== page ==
Aquaculture, palm oil ripe for disruption in Asia, says Trendlines’ Sarai Kemp

Sarai Kemp

Singapore tends to have a knack for next-gen technology, and the flavour in season is agtech.

For now, most of the country’s efforts tend to revolve around planting vegetables and herbs on high-rise rooftops. Time to time, you’ll come across urban farming projects aiming to foster some sense of community between environmentally-conscious city folks who are sick and tired of the nation’s relentless consumption of plastic bags.

If everyone would just gather round to buy lots of locally grown produce, urban farmers may stand a better chance of standing on their own two feet. Last April, a local vertical farming company announced Singapore’s first ever commercially grown strawberries. The public was thrilled.

That’s where it pretty much ends.

According to James Tan, managing partner of Quest Ventures, there are gaping holes in the food supply chain ripe for venture investments to solve and make more efficient.

Tan said: “After planting, where do they go? Do farmers plant at volume or not? We need to get the supply chain ready first. When it comes to sourcing, farmers may not be using healthy fertiliser, and are getting ripped off by all the middle men in-between, shipping from Ipoh all the way here. So why isn’t there an equivalent in China or in Singapore that does the same thing?”

Agtech also encompasses a lot more than vertical farming.

In an interview with DEALSTREETASIA, Sarai Kemp, VP of Business Development, Trendlines Agtech shared that Singapore has the potential to produce great startups in aquaculture and palm oil.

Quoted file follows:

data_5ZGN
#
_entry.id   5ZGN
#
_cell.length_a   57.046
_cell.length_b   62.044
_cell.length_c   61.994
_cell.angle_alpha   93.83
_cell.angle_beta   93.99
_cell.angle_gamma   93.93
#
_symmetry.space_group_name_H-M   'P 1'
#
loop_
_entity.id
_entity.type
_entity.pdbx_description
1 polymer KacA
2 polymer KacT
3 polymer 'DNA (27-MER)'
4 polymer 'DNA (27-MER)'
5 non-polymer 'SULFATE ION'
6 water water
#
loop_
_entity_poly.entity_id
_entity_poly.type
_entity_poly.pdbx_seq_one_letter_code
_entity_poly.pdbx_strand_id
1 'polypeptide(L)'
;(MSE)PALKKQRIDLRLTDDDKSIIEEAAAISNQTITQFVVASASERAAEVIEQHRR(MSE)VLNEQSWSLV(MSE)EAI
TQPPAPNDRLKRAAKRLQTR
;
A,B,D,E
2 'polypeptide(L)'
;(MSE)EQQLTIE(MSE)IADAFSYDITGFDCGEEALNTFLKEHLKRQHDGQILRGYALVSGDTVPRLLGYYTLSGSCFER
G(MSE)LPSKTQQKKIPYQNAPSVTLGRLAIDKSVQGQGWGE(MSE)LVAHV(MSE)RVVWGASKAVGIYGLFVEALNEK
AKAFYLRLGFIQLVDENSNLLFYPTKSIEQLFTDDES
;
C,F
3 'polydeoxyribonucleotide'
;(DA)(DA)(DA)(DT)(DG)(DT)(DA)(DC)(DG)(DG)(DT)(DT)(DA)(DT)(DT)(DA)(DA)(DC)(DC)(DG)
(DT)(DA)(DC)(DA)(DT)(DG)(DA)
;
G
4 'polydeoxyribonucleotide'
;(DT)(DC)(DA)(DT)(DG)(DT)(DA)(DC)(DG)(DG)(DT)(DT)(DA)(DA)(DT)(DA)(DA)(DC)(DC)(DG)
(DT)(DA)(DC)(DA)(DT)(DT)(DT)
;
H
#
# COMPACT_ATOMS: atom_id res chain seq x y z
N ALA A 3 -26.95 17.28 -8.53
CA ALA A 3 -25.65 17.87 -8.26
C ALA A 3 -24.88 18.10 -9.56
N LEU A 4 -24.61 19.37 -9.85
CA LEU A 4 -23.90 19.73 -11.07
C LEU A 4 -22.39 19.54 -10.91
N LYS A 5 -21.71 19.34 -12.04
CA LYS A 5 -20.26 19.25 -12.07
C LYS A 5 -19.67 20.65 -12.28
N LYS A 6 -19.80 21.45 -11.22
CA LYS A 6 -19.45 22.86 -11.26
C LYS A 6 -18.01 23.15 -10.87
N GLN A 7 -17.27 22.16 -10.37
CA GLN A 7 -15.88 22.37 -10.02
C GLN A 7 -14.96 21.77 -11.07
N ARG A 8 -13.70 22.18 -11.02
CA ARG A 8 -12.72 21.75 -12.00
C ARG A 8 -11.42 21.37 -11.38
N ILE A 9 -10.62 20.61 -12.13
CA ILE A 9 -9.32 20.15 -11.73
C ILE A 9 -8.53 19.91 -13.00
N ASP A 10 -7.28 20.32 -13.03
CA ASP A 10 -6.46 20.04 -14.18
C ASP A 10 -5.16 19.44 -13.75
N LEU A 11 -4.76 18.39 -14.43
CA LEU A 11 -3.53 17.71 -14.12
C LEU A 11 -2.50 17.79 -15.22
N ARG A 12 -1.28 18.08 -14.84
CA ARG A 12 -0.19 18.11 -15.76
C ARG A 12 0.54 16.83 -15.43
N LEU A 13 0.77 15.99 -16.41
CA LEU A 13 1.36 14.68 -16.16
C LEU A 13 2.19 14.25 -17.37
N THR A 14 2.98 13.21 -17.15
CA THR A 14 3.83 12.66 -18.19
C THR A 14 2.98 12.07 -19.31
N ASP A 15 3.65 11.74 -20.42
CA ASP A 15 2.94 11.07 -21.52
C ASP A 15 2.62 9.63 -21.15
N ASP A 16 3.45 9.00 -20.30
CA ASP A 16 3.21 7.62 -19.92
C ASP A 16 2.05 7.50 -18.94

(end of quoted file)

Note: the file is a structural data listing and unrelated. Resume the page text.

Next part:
Nearly 60 per cent of aquaculture (farmed shrimps and fish) globally is farmed from the Asia Pacific. Over 80 per cent of the world’s palm oil output is from two countries alone – Indonesia and Malaysia.

“Aquaculture is the next available protein. You have beef where production and demand are going to increase, but it’s not sustainable because you use a lot of land and water. Aquaculture offers you more or less the same level of protein through more sustainable means,” said Kemp.

Trendlines hopes that its upcoming $40-million agtech fund will capture some of these opportunities. The deal flow has already caught the Israeli-headquartered company by surprise.

“I would say 5 to 10 startups have already approached us (for investment),” said Kemp. “That’s not bad, considering that we’ve not even started anything.”

Kemp added: “So far we’ve seen startups in areas like soil, seed solutions. We see a lot of biotech startups, as well as precision agri. Precision agri involves devices like sensors, AI, drone, robotics and AI but applied in agriculture. These are fields that Singapore is strong in.”

Nitza Kardish, VP of Trendlines Group, will relocate to Singapore from Israel to manage the new fund.

Trendlines’ Agrifood fund plans to hit its first close by April-end and begin operating in Q2 this year. A “prominent Singapore investment fund” has committed 25 per cent or up to $10 million to the kitty.

Trendlines declined to reveal the identity of the investor or verify if it was Temasek.

The fund will include participation from Enterprise Singapore and SEEDS Capital, which will see one-third of the fund invested in early-stage agtech startups in Southeast Asia. The remaining two-thirds will be invested in commercialisation-stage agtech startups in Israel and around the world.

Edited interview excerpts with Sarai Kemp, VP of Business Development, Trendlines Agtech

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